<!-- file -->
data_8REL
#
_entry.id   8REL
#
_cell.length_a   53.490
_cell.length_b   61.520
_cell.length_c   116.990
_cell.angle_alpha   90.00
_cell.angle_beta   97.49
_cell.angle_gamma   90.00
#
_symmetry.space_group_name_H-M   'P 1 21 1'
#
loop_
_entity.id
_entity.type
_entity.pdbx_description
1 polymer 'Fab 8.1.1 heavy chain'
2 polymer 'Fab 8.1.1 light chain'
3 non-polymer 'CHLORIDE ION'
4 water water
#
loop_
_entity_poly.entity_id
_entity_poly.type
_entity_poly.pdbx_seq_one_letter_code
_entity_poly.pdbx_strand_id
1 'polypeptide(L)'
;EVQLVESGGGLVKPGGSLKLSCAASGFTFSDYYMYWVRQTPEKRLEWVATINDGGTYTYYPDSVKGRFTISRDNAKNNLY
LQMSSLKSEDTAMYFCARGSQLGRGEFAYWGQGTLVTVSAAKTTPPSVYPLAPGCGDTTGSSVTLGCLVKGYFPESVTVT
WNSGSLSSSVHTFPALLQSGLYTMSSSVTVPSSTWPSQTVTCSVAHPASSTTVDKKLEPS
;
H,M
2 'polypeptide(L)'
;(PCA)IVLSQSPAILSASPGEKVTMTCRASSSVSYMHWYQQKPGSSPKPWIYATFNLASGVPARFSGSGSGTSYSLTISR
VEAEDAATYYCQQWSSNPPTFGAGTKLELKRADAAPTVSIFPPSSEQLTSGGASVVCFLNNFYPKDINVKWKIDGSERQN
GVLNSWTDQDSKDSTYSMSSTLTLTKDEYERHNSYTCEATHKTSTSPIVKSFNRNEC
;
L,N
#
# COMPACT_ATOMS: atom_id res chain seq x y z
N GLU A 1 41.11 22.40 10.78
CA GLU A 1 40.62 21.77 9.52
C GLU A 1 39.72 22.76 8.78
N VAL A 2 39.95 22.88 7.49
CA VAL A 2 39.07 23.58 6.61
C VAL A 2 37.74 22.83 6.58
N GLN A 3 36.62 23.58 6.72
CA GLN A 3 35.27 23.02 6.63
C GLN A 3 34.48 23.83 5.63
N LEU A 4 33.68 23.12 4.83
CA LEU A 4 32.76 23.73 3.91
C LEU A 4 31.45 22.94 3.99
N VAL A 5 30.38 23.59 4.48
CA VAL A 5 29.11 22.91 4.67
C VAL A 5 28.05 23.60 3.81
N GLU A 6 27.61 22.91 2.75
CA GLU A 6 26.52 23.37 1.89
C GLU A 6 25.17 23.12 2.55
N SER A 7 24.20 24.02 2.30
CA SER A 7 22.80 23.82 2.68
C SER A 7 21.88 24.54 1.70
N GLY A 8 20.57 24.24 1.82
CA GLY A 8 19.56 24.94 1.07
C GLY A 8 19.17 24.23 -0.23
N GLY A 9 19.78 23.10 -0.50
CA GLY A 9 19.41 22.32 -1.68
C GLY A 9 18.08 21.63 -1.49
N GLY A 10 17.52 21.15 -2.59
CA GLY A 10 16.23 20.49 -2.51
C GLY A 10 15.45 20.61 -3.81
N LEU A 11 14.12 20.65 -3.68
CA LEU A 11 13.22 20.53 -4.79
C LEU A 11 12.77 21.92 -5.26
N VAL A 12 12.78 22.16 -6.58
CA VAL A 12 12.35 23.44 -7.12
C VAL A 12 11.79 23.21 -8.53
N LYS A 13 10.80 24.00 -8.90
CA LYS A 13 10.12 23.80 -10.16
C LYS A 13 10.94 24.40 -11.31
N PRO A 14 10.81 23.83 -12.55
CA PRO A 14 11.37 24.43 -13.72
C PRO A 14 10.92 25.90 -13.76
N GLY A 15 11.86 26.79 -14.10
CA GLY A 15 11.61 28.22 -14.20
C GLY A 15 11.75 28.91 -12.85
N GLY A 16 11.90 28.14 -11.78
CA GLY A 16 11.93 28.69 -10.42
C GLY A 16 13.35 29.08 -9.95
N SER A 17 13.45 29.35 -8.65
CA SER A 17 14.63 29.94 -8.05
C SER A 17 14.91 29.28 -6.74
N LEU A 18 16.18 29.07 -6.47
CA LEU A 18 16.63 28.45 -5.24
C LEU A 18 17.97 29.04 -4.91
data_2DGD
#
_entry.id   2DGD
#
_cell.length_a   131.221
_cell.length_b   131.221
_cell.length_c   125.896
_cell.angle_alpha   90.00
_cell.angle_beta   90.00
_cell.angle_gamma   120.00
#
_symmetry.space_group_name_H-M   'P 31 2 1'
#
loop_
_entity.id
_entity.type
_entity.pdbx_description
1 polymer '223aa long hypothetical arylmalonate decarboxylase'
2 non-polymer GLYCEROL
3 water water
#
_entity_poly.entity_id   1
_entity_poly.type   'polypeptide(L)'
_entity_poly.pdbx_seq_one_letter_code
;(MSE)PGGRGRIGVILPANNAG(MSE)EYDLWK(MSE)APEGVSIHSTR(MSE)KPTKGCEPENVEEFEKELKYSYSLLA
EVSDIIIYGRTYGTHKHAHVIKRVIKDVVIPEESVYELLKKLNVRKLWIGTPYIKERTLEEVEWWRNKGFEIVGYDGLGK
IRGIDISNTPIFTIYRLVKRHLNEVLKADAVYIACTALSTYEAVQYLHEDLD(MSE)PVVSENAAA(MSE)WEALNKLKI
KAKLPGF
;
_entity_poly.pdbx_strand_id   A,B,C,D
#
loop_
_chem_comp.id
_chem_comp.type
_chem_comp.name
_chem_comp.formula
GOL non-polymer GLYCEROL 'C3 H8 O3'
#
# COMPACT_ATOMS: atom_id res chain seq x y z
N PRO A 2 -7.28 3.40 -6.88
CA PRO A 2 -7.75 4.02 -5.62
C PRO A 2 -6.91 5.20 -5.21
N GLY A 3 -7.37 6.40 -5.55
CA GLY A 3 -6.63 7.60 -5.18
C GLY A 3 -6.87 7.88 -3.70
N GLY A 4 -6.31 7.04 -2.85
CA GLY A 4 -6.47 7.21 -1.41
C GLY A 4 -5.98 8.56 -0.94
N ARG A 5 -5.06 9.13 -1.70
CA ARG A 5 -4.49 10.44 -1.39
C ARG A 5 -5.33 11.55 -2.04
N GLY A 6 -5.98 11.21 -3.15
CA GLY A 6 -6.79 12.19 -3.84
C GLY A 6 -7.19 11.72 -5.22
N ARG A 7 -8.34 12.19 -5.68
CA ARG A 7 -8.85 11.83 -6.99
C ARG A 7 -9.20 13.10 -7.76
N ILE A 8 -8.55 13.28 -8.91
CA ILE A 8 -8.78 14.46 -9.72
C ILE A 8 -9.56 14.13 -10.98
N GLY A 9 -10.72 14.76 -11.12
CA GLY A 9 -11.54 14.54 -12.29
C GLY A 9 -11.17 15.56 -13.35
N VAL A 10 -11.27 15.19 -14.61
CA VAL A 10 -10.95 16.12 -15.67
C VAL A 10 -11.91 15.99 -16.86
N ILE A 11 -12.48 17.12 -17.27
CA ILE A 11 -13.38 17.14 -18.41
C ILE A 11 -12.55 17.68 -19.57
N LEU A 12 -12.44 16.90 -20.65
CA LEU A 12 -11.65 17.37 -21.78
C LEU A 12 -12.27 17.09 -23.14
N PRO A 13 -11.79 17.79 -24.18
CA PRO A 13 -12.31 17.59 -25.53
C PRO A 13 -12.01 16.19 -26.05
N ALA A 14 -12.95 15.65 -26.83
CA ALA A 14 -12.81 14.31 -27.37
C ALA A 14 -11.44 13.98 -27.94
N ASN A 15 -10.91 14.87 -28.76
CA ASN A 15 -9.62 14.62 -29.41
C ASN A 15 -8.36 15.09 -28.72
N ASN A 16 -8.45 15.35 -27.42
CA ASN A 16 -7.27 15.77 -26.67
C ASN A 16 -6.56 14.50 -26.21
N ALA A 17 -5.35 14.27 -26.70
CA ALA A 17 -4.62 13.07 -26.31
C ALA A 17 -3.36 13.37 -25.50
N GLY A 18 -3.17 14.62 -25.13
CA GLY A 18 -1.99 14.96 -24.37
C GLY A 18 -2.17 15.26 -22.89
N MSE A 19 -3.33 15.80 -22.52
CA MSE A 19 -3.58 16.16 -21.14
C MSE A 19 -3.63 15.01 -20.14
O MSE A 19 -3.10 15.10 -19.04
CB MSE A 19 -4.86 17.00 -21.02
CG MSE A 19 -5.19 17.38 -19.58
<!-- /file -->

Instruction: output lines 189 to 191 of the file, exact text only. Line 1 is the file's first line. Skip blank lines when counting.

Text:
O MSE A 19 -3.10 15.10 -19.04
CB MSE A 19 -4.86 17.00 -21.02
CG MSE A 19 -5.19 17.38 -19.58